When CBS told a Finnish mother that in parts of the U.S. moms receive no paid maternity leave, she asked, "Well how do you do that?" Excellent question.

"We are collecting a lot of taxes," said Finland's Family Affairs and Social Services Minister Annika Saarikko, "but if you go and ask from the Finns, 'Are you okay with that?' everybody is saying, 'Yes. We have good use with that system.'"

Many people argue that there are fundamental differences between the U.S. and Finland that make comparisons difficult. However, at least when it comes to healthcare, the argument falls flat—literally every other developed nation in the world provides universal healthcare.

Helsinki University Hospital Chief Physician Dr. Aydin Tekay told CBS This Morning that the only reason the Finnish healthcare system couldn't be replicated in the U.S. is because of politics.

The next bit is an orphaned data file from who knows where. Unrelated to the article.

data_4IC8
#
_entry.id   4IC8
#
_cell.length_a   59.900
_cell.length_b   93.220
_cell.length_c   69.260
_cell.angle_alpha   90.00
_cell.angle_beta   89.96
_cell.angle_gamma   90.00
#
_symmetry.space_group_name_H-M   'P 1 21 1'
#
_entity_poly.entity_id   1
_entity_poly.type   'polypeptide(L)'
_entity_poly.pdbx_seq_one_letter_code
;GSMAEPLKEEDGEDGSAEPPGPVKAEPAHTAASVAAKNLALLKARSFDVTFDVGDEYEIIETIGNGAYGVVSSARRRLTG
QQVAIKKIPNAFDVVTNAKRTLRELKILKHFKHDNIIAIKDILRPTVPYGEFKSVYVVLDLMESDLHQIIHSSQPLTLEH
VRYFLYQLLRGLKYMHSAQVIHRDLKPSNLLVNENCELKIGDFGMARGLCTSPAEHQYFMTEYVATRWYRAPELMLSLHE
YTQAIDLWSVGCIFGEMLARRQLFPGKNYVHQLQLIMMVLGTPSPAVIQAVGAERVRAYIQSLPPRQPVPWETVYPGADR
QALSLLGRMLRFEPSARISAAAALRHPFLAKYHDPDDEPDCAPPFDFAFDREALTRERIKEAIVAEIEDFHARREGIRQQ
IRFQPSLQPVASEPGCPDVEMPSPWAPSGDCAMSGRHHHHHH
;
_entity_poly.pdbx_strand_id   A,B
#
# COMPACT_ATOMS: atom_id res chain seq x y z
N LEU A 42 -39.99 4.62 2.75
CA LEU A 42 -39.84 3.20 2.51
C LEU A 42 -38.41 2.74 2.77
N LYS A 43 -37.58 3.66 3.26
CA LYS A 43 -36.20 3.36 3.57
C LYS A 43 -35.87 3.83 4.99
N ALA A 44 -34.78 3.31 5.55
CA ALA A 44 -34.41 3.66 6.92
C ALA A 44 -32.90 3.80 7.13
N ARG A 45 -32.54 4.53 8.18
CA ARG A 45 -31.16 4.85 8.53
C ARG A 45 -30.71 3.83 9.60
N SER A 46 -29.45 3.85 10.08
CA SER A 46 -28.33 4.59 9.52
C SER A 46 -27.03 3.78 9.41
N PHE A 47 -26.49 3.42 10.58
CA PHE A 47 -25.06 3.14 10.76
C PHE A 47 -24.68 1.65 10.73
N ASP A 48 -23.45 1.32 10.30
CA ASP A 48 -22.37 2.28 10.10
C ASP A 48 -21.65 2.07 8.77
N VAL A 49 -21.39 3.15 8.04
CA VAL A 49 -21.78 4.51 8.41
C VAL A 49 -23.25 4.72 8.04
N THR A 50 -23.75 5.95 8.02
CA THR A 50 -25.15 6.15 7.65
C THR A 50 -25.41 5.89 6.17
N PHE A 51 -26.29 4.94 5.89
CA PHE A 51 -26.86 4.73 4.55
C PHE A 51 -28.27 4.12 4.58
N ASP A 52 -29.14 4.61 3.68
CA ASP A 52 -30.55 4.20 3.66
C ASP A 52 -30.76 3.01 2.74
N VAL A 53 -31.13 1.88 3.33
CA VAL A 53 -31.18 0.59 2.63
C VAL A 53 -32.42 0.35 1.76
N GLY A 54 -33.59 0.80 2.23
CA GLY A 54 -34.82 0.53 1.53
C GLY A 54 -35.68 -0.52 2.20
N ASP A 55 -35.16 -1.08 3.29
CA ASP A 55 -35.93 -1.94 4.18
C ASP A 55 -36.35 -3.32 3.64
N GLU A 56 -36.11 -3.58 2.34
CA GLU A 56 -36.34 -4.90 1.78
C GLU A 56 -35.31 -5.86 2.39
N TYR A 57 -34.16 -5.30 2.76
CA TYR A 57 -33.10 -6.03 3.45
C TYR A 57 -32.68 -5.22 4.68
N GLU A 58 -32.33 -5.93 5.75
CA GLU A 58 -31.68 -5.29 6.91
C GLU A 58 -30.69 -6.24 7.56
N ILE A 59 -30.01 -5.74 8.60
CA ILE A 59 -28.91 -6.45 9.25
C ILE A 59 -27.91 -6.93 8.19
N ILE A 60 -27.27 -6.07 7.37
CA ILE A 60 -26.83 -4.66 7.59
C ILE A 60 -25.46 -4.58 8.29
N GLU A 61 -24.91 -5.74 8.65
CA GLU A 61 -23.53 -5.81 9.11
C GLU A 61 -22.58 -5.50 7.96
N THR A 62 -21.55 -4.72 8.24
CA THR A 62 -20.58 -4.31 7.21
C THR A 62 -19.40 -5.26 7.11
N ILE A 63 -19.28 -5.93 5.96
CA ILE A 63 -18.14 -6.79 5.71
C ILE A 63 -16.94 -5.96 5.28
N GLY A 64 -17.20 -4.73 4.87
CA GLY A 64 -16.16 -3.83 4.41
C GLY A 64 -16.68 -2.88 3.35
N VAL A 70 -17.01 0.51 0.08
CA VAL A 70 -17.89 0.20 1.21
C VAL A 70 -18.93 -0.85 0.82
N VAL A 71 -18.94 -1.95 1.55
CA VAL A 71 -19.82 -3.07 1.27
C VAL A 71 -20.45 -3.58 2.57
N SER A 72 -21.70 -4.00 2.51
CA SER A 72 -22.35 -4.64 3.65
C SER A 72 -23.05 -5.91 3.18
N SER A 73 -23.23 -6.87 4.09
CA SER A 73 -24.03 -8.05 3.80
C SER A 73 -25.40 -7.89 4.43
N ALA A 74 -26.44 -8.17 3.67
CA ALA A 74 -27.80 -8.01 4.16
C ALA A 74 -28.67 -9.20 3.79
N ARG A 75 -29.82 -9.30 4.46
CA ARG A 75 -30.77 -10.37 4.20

Yep. MAGLF!

Watch the segment on CBS This Morning:

Images courtesy of John Scully, Walden University, Ingrid Scully
True

Since March of 2020, over 29 million Americans have been diagnosed with COVID-19, according to the CDC. Over 540,000 have died in the United States as this unprecedented pandemic has swept the globe. And yet, by the end of 2020, it looked like science was winning: vaccines had been developed.

In celebration of the power of science we spoke to three people: an individual, a medical provider, and a vaccine scientist about how vaccines have impacted them throughout their lives. Here are their answers:

John Scully, 79, resident of Florida

Photo courtesy of John Scully

When John Scully was born, America was in the midst of an epidemic: tens of thousands of children in the United States were falling ill with paralytic poliomyelitis — otherwise known as polio, a disease that attacks the central nervous system and often leaves its victims partially or fully paralyzed.